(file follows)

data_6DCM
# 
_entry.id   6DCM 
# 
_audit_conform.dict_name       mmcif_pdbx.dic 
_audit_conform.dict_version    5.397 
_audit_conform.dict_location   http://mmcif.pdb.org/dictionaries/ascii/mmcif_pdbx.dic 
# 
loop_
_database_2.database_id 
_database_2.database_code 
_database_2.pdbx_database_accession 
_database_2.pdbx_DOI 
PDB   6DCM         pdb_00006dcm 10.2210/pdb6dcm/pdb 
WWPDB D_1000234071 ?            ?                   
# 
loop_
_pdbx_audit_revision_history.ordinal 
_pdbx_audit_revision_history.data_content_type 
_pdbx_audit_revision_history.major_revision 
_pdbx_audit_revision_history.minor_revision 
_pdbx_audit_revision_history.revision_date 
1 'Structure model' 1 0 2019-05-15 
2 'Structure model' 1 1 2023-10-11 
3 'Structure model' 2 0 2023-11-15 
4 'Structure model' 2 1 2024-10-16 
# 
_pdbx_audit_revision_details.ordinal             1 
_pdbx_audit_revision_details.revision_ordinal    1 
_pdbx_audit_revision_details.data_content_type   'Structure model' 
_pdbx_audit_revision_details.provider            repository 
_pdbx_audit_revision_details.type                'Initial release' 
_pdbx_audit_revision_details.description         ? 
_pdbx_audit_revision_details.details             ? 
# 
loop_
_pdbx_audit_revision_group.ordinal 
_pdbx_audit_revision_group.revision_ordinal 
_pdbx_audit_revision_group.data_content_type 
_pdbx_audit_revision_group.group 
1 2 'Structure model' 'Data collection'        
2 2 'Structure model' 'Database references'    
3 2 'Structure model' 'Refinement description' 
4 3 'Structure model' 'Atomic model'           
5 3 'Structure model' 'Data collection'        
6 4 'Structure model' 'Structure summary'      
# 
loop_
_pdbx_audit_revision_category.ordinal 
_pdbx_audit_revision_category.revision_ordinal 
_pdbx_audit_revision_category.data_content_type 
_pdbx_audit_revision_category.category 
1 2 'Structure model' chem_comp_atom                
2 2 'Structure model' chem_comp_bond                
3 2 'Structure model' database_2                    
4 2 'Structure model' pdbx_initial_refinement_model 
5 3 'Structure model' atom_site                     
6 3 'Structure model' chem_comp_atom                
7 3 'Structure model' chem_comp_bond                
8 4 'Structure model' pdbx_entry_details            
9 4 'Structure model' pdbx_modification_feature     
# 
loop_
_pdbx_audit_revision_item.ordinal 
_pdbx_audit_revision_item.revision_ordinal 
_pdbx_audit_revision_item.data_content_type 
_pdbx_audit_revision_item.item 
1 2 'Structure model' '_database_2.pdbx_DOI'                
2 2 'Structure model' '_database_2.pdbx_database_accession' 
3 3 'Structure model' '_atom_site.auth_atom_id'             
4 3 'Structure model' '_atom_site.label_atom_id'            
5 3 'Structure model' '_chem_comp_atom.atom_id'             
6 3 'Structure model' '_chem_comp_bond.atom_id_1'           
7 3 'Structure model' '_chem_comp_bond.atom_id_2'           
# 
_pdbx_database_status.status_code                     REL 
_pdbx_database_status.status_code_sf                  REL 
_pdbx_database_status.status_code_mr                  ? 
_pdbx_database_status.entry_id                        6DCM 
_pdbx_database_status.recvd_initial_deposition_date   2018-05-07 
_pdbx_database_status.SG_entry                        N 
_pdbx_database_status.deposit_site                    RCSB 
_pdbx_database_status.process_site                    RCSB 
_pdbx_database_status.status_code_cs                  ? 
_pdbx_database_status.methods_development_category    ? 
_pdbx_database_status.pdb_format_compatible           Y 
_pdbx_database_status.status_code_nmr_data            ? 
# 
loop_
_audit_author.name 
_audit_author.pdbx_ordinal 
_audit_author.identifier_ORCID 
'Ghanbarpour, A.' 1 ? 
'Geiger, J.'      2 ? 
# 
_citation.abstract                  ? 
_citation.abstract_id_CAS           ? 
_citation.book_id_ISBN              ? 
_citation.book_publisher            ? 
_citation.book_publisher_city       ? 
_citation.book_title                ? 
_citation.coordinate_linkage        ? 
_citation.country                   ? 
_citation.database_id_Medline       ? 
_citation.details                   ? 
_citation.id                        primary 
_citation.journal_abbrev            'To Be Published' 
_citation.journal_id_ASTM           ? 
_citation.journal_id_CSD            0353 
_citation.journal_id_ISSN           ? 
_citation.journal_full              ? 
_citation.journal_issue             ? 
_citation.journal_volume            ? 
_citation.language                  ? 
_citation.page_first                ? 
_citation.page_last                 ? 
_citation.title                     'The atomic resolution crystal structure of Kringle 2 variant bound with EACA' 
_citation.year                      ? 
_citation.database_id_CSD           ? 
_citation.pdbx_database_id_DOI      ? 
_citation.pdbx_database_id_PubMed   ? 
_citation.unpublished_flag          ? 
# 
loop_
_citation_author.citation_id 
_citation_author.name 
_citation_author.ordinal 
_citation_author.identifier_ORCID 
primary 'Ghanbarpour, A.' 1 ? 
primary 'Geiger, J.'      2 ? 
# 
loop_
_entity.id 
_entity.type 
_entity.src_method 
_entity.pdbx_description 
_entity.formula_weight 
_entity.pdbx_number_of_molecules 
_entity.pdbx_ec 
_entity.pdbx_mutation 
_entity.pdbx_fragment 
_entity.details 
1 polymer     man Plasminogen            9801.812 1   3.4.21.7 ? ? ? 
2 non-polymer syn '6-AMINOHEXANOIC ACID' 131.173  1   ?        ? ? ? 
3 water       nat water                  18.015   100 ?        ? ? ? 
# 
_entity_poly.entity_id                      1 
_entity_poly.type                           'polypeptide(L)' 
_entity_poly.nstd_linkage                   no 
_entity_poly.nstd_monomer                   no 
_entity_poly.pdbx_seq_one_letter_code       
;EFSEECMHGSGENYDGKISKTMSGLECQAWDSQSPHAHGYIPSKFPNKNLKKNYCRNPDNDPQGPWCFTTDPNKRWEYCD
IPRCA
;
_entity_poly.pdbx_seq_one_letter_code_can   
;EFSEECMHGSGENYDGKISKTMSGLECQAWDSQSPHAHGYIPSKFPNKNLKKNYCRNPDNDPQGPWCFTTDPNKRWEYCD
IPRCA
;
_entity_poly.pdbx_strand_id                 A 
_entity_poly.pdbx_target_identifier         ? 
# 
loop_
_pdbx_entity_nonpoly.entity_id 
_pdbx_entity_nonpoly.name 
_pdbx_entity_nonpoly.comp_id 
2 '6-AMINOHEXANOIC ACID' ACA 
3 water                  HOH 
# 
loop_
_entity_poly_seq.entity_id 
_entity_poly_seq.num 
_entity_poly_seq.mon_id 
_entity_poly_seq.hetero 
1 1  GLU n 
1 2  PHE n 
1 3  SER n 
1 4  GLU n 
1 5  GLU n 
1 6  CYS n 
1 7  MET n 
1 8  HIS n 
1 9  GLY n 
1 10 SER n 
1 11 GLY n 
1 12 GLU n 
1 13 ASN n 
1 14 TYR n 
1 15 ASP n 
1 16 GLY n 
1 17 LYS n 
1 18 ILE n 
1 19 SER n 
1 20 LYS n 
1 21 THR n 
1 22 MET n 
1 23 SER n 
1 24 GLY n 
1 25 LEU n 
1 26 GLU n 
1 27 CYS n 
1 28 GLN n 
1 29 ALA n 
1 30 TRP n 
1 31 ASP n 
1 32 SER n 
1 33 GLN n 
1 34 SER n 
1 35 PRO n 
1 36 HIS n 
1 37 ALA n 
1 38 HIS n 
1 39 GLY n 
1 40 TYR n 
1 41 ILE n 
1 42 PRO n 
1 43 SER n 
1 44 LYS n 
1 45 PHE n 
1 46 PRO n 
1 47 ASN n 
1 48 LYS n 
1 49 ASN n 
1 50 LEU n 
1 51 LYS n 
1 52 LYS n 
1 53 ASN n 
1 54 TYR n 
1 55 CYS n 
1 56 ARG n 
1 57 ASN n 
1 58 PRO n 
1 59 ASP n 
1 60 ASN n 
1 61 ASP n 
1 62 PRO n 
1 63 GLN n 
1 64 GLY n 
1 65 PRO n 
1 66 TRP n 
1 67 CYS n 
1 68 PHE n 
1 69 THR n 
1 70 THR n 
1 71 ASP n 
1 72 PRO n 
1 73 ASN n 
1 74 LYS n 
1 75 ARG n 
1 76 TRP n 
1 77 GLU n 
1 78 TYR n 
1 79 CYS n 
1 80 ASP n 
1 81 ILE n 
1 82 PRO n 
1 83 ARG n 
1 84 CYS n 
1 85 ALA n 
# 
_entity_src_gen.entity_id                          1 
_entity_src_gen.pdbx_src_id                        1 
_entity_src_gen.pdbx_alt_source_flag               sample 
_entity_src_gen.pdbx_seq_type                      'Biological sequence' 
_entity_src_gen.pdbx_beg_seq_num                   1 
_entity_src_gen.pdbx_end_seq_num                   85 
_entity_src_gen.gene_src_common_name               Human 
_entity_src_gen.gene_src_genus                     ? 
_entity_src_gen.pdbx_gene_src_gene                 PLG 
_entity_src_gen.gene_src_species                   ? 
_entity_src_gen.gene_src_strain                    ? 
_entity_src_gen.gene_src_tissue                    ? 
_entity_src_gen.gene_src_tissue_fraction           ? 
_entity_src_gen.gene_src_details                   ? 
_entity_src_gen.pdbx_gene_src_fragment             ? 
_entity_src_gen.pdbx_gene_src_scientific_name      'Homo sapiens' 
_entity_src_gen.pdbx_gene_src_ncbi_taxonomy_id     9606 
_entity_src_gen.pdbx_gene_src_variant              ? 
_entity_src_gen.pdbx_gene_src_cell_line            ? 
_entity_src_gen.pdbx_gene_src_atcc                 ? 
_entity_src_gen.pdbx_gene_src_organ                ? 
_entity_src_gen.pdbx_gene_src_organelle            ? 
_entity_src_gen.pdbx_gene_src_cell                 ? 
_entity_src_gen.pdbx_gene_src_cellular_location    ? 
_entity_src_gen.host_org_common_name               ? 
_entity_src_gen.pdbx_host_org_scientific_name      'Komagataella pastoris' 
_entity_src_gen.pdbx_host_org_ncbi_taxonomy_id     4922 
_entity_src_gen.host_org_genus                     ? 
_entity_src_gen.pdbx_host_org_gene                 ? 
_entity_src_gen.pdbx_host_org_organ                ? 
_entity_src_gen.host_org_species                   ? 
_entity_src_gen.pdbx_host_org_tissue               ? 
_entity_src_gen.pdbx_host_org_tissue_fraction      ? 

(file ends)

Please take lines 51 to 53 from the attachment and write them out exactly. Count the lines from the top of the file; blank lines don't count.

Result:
_pdbx_audit_revision_category.data_content_type 
_pdbx_audit_revision_category.category 
1 2 'Structure model' chem_comp_atom                